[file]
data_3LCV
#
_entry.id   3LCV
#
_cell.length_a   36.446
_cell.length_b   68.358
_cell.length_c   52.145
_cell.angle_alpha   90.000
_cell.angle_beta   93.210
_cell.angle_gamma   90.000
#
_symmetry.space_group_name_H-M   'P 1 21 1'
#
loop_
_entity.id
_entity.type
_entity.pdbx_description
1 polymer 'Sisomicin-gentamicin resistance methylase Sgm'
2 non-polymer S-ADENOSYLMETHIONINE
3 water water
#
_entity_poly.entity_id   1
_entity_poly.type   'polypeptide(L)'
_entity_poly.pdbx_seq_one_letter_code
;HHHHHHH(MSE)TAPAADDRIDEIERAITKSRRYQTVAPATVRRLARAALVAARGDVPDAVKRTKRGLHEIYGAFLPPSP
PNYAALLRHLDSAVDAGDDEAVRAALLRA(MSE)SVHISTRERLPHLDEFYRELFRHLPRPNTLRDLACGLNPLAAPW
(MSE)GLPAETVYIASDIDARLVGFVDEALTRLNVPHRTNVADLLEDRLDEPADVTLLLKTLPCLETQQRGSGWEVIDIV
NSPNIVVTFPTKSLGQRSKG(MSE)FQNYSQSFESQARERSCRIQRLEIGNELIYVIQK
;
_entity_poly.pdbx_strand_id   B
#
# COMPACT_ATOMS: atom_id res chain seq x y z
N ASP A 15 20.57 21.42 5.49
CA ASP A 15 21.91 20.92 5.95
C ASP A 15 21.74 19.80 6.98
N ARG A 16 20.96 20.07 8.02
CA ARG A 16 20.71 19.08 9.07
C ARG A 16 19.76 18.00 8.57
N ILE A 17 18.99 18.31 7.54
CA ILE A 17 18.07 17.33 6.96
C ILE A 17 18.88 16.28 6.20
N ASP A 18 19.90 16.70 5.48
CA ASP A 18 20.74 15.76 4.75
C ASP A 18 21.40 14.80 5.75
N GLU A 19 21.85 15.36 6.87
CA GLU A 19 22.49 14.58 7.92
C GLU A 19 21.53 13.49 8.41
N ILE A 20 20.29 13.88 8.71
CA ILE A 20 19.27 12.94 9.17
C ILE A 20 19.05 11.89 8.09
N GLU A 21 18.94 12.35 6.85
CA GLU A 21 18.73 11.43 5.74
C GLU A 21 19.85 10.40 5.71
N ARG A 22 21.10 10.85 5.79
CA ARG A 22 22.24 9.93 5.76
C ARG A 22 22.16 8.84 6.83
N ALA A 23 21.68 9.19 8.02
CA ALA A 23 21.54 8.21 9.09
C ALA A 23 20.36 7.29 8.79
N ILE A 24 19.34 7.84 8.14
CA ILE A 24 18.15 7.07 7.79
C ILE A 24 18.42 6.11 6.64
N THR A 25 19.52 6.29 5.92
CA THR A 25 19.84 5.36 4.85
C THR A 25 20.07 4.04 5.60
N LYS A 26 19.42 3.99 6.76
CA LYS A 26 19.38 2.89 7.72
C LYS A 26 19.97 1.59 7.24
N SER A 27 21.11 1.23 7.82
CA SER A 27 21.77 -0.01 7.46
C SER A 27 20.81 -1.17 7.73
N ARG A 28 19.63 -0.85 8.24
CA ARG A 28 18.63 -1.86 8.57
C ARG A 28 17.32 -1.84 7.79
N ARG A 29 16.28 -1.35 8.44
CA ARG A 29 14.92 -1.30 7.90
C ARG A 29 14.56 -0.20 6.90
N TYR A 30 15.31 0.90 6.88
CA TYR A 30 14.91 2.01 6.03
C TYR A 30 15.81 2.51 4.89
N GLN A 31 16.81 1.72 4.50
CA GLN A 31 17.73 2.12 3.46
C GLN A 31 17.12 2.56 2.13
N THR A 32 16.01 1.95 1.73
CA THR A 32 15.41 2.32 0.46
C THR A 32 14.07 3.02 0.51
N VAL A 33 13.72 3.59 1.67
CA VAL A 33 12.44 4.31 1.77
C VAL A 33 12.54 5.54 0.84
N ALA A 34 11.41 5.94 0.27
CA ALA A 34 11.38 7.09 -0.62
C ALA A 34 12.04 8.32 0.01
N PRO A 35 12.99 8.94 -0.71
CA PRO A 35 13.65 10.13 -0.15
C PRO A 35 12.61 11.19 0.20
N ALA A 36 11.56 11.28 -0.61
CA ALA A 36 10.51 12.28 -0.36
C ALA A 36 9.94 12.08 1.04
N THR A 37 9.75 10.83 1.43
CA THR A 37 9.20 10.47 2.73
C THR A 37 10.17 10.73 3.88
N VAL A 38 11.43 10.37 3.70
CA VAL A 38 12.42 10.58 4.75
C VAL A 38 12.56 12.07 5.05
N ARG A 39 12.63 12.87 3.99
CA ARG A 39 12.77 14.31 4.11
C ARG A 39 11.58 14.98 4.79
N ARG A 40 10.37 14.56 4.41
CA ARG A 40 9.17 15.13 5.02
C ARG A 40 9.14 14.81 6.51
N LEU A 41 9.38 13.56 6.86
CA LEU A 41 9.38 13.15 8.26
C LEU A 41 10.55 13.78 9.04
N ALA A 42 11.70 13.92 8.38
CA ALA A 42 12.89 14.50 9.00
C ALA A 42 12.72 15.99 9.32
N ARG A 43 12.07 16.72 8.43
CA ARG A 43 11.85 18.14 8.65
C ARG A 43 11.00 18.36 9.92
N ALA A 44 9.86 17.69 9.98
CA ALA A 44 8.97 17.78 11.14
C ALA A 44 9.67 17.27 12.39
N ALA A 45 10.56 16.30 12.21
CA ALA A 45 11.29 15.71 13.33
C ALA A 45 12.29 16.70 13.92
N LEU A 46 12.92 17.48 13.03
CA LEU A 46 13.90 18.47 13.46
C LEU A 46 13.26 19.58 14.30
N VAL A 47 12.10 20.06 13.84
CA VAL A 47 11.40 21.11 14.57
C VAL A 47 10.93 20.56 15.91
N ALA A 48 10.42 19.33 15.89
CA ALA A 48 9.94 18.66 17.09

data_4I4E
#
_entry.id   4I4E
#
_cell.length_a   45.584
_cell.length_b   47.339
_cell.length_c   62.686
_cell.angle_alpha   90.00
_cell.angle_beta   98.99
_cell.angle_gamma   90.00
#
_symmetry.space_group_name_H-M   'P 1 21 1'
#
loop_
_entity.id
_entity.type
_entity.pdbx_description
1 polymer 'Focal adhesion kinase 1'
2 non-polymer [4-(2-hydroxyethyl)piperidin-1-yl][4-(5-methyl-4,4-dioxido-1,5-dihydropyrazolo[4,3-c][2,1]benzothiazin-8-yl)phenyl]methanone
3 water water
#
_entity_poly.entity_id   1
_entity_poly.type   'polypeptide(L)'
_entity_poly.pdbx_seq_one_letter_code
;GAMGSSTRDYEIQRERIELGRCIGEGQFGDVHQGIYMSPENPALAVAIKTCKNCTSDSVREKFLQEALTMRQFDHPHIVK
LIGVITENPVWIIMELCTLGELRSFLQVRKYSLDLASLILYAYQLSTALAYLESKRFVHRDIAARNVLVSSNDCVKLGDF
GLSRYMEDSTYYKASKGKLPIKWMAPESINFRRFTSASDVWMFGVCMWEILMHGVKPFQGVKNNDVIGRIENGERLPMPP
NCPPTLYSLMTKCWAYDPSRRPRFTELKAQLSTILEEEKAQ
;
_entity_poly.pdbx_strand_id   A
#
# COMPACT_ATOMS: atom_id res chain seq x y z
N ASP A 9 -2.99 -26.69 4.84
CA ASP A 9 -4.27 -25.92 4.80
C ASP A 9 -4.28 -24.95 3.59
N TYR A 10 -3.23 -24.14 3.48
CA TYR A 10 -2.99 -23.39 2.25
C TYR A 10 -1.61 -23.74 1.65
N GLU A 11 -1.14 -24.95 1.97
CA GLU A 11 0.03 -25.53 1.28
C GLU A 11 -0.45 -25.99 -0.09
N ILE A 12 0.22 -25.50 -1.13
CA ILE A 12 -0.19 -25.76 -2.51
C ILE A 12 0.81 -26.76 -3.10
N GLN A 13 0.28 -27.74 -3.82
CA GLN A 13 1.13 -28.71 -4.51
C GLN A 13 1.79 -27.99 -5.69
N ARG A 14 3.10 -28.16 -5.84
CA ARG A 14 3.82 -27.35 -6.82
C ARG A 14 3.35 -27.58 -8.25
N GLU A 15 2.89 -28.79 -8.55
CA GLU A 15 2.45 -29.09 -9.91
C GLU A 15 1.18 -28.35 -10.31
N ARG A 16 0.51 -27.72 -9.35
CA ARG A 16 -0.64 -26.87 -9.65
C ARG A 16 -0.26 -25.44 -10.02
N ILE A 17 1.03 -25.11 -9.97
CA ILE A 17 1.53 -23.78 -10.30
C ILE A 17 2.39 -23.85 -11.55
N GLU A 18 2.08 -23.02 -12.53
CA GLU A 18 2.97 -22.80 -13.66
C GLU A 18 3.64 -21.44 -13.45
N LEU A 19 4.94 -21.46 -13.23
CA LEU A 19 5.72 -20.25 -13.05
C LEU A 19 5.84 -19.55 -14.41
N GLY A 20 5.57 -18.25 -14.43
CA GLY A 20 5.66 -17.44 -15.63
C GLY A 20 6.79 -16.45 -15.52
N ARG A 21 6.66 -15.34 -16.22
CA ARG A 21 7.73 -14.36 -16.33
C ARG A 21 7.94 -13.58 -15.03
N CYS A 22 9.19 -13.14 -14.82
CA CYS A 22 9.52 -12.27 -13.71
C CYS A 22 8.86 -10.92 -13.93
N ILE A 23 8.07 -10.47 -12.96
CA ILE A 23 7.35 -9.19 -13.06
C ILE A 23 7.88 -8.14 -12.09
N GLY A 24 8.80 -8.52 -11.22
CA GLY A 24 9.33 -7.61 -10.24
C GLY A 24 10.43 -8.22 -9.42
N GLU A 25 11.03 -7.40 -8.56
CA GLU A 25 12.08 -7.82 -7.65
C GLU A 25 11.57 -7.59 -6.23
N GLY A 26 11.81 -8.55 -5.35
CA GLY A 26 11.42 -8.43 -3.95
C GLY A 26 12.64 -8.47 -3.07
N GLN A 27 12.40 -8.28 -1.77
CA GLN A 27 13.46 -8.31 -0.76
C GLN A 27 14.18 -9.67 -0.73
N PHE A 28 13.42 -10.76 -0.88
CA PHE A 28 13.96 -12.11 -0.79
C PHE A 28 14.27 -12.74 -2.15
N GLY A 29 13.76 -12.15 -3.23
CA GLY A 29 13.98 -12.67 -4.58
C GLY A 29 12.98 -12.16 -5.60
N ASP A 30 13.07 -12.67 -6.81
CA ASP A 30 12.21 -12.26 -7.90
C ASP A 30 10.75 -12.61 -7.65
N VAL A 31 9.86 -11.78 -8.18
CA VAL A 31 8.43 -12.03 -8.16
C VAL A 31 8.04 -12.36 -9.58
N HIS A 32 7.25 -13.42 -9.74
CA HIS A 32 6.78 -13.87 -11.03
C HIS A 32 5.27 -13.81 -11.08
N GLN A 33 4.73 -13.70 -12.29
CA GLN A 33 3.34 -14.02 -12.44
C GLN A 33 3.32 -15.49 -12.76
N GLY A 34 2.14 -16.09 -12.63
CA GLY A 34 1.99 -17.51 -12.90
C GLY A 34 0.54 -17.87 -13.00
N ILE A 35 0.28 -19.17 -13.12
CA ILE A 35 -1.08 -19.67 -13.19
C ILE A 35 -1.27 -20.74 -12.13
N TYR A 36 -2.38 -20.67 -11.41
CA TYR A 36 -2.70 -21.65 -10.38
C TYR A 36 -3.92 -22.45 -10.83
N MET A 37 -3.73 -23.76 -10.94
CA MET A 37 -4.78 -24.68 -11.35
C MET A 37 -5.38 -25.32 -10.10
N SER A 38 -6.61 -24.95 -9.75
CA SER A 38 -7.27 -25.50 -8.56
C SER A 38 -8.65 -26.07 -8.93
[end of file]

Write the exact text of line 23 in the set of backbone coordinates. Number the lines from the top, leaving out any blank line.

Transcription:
_entity_poly.type   'polypeptide(L)'